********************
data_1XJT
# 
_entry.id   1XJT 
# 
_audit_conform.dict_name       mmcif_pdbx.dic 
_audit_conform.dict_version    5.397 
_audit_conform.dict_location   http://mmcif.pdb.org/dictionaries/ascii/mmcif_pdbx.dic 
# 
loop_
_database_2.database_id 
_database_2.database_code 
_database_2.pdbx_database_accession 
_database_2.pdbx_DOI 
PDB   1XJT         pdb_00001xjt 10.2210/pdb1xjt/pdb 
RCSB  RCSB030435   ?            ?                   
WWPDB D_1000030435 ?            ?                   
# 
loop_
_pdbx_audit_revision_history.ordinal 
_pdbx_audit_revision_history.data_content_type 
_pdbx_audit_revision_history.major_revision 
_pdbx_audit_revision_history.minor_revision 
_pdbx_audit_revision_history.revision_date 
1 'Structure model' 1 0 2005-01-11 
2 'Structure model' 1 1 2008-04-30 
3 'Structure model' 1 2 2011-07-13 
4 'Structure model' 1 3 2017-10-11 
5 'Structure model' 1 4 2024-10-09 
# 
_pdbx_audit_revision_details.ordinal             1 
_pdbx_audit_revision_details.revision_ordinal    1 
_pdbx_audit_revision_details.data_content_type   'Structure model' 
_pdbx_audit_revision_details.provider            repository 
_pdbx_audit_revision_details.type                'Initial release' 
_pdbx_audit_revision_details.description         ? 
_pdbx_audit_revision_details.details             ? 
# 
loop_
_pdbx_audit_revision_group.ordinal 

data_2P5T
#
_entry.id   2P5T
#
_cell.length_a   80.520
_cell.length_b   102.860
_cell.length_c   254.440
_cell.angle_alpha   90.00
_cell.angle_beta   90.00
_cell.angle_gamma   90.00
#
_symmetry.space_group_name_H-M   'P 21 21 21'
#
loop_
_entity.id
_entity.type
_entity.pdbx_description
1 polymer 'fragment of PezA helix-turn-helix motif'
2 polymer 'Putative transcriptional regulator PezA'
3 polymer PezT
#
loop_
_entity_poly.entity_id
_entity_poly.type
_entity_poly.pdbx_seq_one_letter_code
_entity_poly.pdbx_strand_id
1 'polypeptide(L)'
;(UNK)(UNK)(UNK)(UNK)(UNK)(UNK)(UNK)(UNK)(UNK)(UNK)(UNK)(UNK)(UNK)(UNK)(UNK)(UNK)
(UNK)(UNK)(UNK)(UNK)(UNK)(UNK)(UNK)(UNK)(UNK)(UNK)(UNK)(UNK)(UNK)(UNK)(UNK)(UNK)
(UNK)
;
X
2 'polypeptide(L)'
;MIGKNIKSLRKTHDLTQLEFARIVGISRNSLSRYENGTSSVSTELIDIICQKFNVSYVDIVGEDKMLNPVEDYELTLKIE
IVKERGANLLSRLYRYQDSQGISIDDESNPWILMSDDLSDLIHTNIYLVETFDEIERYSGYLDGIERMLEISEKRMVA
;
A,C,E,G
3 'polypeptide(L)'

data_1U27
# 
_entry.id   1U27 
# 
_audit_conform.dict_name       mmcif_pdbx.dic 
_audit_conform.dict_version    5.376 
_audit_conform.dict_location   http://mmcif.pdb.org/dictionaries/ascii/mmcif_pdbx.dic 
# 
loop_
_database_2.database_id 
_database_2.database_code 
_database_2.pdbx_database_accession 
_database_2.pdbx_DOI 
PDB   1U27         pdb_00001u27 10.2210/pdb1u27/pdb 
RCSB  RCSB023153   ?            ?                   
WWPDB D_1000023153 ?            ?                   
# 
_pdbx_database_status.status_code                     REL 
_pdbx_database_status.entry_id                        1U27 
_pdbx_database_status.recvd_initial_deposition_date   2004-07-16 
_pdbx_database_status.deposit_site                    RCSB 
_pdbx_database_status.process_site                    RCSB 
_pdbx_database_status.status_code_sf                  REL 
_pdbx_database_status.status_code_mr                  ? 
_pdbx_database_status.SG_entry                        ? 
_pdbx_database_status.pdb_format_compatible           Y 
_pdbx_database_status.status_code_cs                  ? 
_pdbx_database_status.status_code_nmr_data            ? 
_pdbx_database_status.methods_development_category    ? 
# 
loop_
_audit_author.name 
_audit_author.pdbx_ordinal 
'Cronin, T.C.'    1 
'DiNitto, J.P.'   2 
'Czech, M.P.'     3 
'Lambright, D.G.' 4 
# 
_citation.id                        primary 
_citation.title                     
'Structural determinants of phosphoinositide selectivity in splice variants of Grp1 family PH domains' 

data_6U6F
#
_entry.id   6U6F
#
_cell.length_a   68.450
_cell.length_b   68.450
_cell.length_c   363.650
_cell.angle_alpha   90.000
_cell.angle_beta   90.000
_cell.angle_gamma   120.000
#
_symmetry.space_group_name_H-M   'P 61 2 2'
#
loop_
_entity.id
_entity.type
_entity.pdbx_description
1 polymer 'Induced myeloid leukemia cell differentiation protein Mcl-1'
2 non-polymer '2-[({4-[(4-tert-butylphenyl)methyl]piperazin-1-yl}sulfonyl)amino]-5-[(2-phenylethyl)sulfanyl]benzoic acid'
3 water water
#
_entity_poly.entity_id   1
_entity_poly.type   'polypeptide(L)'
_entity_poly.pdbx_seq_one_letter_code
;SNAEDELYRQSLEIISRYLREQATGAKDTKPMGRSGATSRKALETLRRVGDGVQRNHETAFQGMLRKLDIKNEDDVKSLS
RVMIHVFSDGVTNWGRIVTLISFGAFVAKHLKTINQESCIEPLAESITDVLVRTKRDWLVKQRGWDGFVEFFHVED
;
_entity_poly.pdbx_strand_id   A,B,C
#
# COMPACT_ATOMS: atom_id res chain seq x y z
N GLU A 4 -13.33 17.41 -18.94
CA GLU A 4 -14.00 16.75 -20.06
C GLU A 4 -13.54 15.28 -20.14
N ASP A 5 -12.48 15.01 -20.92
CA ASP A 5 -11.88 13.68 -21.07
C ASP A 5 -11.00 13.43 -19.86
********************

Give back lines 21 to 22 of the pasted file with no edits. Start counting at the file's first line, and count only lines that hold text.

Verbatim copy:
_pdbx_audit_revision_history.major_revision 
_pdbx_audit_revision_history.minor_revision 